Those who make shallow art or art of ideas only can have more control over 'the meaning', but even then not all and may be quite off when it comes to what the work of art conveys.
    Coben

    What's amusing here is we have 3 actual artists trying to demonstrate these aspects of our work, and then we have 1 (apparently) non-artist attempting to explain to us that we're wrong about our experience of our work. This is getting boring, to be honest.
  • Coben
    1.5k
    What's amusing here is we have 3 actual artists trying to demonstrate these aspects of our work, and then we have 1 (apparently) non-artist attempting to explain to us that we're wrong about our experience of our work. This is getting boring, to be honest.Noble Dust
    Yes, I don't know how you've lasted so long. And the problem is things like this...

    The artist, as one's own observer has inside information on one's own piece,Metaphysician Undercover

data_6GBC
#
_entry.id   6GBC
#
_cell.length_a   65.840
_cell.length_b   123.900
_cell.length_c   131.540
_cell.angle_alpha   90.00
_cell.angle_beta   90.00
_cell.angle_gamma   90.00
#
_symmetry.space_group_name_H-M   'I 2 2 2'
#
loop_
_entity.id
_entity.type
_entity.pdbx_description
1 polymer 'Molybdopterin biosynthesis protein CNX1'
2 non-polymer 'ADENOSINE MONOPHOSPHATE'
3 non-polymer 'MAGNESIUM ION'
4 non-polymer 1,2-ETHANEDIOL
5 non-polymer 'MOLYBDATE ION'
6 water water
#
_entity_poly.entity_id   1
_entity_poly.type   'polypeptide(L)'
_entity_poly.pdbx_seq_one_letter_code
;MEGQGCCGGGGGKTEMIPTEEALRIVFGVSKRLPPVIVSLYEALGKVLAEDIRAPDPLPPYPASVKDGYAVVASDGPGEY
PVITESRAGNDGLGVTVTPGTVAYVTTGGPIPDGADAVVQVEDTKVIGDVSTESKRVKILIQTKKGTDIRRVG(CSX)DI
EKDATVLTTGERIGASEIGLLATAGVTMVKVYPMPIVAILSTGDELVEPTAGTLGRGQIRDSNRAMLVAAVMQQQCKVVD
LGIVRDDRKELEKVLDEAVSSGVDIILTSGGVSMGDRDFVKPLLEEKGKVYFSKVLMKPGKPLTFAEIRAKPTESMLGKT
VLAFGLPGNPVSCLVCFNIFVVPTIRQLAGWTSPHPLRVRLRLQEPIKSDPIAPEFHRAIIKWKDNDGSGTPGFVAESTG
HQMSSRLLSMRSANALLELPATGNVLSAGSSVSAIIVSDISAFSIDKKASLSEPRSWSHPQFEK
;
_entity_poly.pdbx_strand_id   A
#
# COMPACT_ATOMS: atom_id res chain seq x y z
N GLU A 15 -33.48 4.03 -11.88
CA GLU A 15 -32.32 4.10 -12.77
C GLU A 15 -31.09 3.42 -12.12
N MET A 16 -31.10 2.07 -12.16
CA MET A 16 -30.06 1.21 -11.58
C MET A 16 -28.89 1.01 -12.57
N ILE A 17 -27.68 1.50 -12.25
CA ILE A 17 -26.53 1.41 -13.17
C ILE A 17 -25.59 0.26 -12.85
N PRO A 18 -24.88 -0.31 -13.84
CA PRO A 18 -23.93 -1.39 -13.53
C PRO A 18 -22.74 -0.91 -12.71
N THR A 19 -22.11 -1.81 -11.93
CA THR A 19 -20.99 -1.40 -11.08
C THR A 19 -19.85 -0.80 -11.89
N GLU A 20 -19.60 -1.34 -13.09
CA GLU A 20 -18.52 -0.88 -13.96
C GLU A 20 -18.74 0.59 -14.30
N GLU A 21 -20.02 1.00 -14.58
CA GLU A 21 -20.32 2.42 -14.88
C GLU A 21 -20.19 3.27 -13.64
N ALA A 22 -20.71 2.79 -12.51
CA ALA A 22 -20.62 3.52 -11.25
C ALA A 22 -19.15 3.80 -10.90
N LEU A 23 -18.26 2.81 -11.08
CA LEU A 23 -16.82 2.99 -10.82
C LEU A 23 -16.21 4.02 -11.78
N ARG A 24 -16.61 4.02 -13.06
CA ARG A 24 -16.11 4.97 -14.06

...do not contradict what we are saying. Yes, an artist has insights into his or her work. On the other hand so do other viewers of that art. A smart artist will not want to narrow down the range of insights or put other viewers in the position of having to overcome the artist's necessarily limited set of insights about that work. Further as we have pointed out repeatedly it's pressing the mental verbal mind to the immediate prioritized fore by having the artist's statment. You want people to have a felt and sensual experience and telling them what to think and feel diminishes this and its range and actually sets the wrong portions of the brain going when first encountering a piece of art. The idea of the art is not just to generate thinking. At least it used to be. Now you can go to museums and see whole shows which are primarily about generating ideas - with sensual and aesthetic facets radically diminished over other kinds of shows. That would be fine if one had to choose between aesthetic and meaning/conceptual factors, but you don't. So we have diminished one facet of great art for no reason. The occasional piece that does this could be and has been an interesting contrast, and those first artists who did this often created a powerful effect. But that this has become more of a rule is a loss. And the artist's statement is a side effect.